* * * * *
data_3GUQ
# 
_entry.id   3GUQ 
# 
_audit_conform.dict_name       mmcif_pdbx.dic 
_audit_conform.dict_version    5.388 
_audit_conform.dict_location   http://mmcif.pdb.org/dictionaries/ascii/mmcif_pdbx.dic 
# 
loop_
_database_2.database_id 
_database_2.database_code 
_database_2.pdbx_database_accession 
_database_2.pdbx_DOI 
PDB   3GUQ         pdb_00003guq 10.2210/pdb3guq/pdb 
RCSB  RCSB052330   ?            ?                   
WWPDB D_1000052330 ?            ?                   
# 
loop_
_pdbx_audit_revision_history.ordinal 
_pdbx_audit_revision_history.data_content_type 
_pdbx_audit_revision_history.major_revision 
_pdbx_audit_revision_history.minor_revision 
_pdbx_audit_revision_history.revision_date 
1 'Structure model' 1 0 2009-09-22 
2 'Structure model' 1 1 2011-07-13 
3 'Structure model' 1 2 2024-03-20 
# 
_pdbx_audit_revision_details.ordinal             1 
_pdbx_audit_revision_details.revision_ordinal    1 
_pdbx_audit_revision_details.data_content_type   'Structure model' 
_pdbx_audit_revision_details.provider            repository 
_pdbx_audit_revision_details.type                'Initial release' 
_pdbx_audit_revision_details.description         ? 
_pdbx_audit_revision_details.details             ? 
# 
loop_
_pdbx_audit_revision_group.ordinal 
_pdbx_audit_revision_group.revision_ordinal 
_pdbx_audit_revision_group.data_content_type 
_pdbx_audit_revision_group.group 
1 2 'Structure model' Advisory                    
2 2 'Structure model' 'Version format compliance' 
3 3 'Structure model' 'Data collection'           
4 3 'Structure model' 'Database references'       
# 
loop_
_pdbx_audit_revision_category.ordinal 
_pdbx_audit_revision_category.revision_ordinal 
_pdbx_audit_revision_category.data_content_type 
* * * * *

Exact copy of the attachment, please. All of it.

data_3GUQ
# 
_entry.id   3GUQ 
# 
_audit_conform.dict_name       mmcif_pdbx.dic 
_audit_conform.dict_version    5.388 
_audit_conform.dict_location   http://mmcif.pdb.org/dictionaries/ascii/mmcif_pdbx.dic 
# 
loop_
_database_2.database_id 
_database_2.database_code 
_database_2.pdbx_database_accession 
_database_2.pdbx_DOI 
PDB   3GUQ         pdb_00003guq 10.2210/pdb3guq/pdb 
RCSB  RCSB052330   ?            ?                   
WWPDB D_1000052330 ?            ?                   
# 
loop_
_pdbx_audit_revision_history.ordinal 
_pdbx_audit_revision_history.data_content_type 
_pdbx_audit_revision_history.major_revision 
_pdbx_audit_revision_history.minor_revision 
_pdbx_audit_revision_history.revision_date 
1 'Structure model' 1 0 2009-09-22 
2 'Structure model' 1 1 2011-07-13 
3 'Structure model' 1 2 2024-03-20 
# 
_pdbx_audit_revision_details.ordinal             1 
_pdbx_audit_revision_details.revision_ordinal    1 
_pdbx_audit_revision_details.data_content_type   'Structure model' 
_pdbx_audit_revision_details.provider            repository 
_pdbx_audit_revision_details.type                'Initial release' 
_pdbx_audit_revision_details.description         ? 
_pdbx_audit_revision_details.details             ? 
# 
loop_
_pdbx_audit_revision_group.ordinal 
_pdbx_audit_revision_group.revision_ordinal 
_pdbx_audit_revision_group.data_content_type 
_pdbx_audit_revision_group.group 
1 2 'Structure model' Advisory                    
2 2 'Structure model' 'Version format compliance' 
3 3 'Structure model' 'Data collection'           
4 3 'Structure model' 'Database references'       
# 
loop_
_pdbx_audit_revision_category.ordinal 
_pdbx_audit_revision_category.revision_ordinal 
_pdbx_audit_revision_category.data_content_type 